Jake Varner Ends Olympic Wrestling on Right Note for Team USA

Mike ShiekmanFeatured ColumnistAugust 12, 2012

Matt Kryger/USA Today
Matt Kryger/USA Today

When American wrestler Jake Varner reigned victorious on the final day of the 2012 London Olympics, the chants of “USA” weren’t far behind. That’s because Varner’s win saved Team USA wrestling from a paltry Olympic outing.

In the 96kg final, Varner took a 1-0 1-0 victory over Valerie Andriitsev of Ukraine.

Before Varner's triumph, the United States had only won one gold in these London Games, marred by weak showings in the Greco-Roman tournament and the women’s freestyle. Varner’s gold, though, along with Jordan Burrough’s win in the 72 kilograms, rendered the United States one of five nations to finish with multiple golds.

Team USA’s double gold was their first since 2000. They finished with four medals overall (three mens, one womens), ranking them in sixth place in the wrestling medal count.

They can thank Jake Varner for catapulting them into that top six. He had one of the most impressive showings in all weight classes, winning four straight matches en route to being Olympic champion.

Varner could not have reached the mountaintop without Cael Sanderson, his coach and mentor and the 2004 gold-medalist. They have been training together for seven years, including in 2010, when Varner drove 15 hours to Pennsylvania to train with his coach full-time. That was one day after graduating from college.

Then, only two years later, Varner reached the pinnacle of all his training and hard work.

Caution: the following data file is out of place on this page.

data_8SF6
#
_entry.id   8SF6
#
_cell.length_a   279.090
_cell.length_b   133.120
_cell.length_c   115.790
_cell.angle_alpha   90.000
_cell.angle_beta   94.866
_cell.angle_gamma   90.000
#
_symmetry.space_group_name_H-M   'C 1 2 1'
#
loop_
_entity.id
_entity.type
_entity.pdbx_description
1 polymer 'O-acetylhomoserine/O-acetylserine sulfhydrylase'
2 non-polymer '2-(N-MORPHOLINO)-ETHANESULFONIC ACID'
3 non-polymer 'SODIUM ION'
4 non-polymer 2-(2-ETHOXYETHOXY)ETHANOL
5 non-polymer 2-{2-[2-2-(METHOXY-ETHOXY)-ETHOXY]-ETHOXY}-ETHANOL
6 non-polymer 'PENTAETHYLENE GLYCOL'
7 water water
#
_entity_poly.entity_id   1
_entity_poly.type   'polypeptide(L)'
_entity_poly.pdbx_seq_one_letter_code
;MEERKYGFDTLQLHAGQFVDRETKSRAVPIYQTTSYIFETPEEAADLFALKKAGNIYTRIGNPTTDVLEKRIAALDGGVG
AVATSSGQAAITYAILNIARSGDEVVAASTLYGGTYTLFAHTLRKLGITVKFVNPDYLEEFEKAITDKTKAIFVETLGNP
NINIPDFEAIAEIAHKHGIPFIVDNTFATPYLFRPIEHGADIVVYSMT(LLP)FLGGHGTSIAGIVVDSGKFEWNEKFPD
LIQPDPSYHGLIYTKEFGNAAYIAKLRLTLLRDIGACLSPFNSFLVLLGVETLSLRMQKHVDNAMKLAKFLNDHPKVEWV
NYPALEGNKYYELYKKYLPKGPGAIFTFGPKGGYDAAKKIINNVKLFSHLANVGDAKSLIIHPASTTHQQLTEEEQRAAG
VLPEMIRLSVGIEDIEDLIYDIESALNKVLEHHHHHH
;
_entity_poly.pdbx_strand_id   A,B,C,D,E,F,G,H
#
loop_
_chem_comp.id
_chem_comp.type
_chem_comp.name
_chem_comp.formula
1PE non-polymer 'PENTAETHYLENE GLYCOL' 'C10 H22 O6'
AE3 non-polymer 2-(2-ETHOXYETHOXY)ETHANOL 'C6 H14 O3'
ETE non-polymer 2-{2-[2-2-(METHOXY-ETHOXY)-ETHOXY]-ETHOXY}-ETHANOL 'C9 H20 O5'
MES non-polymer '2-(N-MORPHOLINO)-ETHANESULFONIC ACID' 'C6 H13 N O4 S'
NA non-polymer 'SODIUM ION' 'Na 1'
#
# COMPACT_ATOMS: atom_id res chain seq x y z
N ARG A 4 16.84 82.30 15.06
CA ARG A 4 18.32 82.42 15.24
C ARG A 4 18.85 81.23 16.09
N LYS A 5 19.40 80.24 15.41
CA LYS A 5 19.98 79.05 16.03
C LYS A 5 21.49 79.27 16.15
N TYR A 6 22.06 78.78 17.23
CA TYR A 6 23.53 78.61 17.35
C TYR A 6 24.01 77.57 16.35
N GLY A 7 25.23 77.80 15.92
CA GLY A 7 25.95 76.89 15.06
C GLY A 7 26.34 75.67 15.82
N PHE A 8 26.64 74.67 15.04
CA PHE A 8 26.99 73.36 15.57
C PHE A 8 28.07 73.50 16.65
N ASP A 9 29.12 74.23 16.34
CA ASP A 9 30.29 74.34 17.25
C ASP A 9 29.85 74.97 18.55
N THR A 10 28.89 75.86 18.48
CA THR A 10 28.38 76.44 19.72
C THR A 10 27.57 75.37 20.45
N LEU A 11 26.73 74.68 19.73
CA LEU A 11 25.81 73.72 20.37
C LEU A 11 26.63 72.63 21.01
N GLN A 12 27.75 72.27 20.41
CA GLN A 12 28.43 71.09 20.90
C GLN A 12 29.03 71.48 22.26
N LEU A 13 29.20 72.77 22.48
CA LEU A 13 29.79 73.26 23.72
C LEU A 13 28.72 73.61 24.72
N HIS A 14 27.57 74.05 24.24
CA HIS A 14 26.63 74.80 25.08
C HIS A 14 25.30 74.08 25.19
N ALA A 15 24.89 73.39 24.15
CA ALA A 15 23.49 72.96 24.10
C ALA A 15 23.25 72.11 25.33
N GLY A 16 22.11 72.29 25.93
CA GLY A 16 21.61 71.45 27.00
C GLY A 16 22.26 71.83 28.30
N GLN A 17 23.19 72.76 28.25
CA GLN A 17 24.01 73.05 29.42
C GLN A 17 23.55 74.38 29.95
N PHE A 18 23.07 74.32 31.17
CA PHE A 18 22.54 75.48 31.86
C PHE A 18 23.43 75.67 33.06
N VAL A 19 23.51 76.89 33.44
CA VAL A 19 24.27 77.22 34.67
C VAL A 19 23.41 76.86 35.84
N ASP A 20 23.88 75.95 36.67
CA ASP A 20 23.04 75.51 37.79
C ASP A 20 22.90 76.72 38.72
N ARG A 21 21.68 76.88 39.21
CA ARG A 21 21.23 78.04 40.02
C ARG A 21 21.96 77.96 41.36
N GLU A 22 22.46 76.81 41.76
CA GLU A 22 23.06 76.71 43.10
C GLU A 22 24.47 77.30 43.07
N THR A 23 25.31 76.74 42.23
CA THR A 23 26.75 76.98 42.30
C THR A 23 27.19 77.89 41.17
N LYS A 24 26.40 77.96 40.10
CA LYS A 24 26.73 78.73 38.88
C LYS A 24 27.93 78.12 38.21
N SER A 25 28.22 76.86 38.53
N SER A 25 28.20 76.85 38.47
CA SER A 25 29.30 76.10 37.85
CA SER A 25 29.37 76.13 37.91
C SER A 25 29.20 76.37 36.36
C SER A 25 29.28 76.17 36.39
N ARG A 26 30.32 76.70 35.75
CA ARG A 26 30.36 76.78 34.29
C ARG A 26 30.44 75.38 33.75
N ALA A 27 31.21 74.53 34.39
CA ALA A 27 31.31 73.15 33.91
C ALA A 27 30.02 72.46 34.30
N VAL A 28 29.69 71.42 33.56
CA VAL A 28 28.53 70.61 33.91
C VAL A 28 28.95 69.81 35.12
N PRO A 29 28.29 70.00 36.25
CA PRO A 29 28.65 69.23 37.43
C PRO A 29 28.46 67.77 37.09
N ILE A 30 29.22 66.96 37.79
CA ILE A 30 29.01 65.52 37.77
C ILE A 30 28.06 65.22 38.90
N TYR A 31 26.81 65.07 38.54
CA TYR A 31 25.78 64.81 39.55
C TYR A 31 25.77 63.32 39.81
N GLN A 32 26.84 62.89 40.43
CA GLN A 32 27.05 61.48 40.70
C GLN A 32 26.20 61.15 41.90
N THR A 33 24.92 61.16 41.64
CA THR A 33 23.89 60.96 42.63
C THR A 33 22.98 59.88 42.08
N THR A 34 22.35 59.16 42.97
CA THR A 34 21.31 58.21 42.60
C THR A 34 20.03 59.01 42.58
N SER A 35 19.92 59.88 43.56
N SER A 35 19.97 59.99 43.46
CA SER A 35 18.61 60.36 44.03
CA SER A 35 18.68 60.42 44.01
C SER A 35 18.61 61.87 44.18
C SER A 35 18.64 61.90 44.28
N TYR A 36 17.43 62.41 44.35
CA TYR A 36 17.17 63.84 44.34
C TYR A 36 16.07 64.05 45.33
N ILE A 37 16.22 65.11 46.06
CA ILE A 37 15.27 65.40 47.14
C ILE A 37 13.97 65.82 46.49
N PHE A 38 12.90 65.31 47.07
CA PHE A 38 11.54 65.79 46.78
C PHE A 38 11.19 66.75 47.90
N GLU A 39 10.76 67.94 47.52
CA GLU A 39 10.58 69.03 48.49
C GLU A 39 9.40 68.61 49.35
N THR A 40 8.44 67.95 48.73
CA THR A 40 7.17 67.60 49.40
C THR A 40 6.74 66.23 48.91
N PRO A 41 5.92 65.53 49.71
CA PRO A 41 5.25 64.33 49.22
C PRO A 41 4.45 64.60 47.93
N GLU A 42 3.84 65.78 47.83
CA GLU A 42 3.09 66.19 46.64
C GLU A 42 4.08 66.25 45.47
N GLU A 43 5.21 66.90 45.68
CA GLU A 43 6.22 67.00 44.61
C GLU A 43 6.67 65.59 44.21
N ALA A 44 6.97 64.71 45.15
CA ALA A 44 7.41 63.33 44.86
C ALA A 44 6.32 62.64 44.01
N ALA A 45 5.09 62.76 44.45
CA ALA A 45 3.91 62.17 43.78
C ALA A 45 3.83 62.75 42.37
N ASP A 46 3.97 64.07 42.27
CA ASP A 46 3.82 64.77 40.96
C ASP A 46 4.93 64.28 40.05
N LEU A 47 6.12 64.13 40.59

"He was going to get me to my ultimate goal, which was to win a gold medal at the Olympics – and that's what he did," Varner said (via Huffington Post).

The road wasn’t easy for Varner and USA wrestling to stay relevant. Many American wrestlers were drawn into tough brackets, resulting in some being unable to medal. Varner, though, was a bit more fortunate.

He drew favorable matchups in the first rounds, never trailing in victories over Kurban Kurbanov of Uzbekistan and Khetag Pliev of Canada.

The semifinals didn't start in Varner’s favor against George Gogshelidze of Georgia, as he trailed early. Varner, however, willed himself to victory in the second round with a takedown and push-out for a finals berth.

After he took out Andriitsev of Ukraine in the final, Varner was smiling like a kid in a candy store. When asked about what he would do to celebrate the win, the fledgling gold-medalist said:

"I don't know, probably some chocolate milk or something like that." – via Yahoo! Sports

Chocolate milk, the drink of champions